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Holiday Stress and Cancer Caregivers

Tips for Coping

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Updated October 08, 2012

Written or reviewed by a board-certified physician. See About.com's Medical Review Board.

Holiday Stress and Cancer Caregivers
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Coping with holiday stress on top of being a cancer caregiver can seem overwhelming. Most of us get “stressed out” during the season just going about our normal routines. How can you cope with the stress of the holidays, and not only cope, but enjoy your time fully as a cancer caregiver?

Put Yourself First

I know it doesn’t sound right to put yourself first as a cancer caregiver. After all, if you are healthy it can feel wrong to put your needs before someone who is not so fortunate. But taking care of yourself is your number one responsibility. And – if you don’t take care of yourself – you won’t be able to provide the best care and support possible for your loved one with cancer.

Plan Ahead and Prioritize

Are you someone who used to bake 12 batches of cookies or decorate the entire house in a day? If so, the holidays can be daunting as you add on the role of caregiver. Making a list of what you need to do, and tackling a few items each day can be helpful. As a caregiver during the holidays, I made 3 lists of things to do to prepare. One was for very important preparations, one included less important, but meaningful items, and one was for optional but nice things I could do (including sending holiday cards). I threw away list number 3.

Simplify

Most of us do far too much to make the season bright, but what is the meaning of the season anyway? Practicing simplicity can bring your focus back to what is really meaningful – spending time with our loved ones – and be freeing in the process.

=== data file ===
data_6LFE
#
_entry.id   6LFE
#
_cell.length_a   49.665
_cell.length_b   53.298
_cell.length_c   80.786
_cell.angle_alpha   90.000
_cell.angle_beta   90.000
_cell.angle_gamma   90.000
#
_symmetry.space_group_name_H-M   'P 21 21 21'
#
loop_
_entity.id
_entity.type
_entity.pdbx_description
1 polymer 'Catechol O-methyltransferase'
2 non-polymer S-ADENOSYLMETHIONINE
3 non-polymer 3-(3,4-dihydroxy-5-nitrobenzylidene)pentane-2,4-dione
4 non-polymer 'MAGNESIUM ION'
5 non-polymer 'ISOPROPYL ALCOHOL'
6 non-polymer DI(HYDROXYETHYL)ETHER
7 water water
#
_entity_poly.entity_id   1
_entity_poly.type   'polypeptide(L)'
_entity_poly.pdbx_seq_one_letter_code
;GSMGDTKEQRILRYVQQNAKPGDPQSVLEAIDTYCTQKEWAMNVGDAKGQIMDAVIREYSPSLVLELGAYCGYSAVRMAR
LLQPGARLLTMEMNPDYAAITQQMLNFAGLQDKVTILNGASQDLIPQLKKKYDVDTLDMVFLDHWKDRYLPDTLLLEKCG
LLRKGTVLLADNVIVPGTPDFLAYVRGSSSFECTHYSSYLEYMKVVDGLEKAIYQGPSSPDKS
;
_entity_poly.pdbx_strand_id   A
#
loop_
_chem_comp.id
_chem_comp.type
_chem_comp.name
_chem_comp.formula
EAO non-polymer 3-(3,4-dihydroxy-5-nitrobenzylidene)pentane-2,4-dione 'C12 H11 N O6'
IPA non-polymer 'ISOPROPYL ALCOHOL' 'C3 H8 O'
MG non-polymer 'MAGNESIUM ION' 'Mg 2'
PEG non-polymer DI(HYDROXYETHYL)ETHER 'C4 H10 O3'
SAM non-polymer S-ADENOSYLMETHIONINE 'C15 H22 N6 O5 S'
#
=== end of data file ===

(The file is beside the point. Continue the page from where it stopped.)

Express Your Emotions

Despite the festivities, many people experience moments of sadness during the holiday season. This can be accentuated if you care for a loved one with cancer. You may miss holidays in the past, when you and your loved ones weren’t burdened by illness and other concerns. If your loved one has advanced cancer, you may also be grieving the future, envisioning holidays to come without her present. We often try to be “strong” for someone living with cancer, and deny our feelings. Allow yourself to feel and express those emotions. Your loved one is likely experiencing similar emotions, and seeing you express yourself (of course tactfully and with sensitivity), may give her permission to share her own feelings as well.

Practice Forgiveness

If you are the primary family caregiver for someone with cancer, it is likely you are carrying more than your fair share of the work, not only in supporting your loved one, but in other areas of your life as well. The more caregivers I meet, the more convinced I am that the family members who do the most caregiving are the ones who are the busiest – not the ones who have time to spare. This can often lead to resentment. For the holidays, try letting go and practicing forgiveness. Hanging on to anger and resentment won’t encourage other family members to do more, but it will decrease your happiness and ability to enjoy the season as you deserve.

Enjoy the Season

Don’t wish away these precious moments as you focus on the details and all you need to do. Think back to holidays in your childhood. Do you remember every decoration and dish served? Probably what you remember the most was simply enjoying family and friends.

Make Memories

Take pictures, make a video, play a game that asks friends and family to share life experiences; happy moments, embarrassing moments, funny moments. Is there a new tradition you can start this year? The holidays, and all of the stress that accompanies the planning, pass all too quickly. Make memories that you can carry with you after the lights are taken down, and the last piece of fruitcake has been fed to the dog.

Sources:

American Cancer Society. Coping as a Caregiver. Accessed 03/31/11. http://www.cancer.org/Treatment/Caregivers/CopingasaCaregiver/index

National Cancer Institute. Caring for the Caregiver. 06/29/07. http://www.cancer.gov/cancertopics/caring-for-the-caregiver

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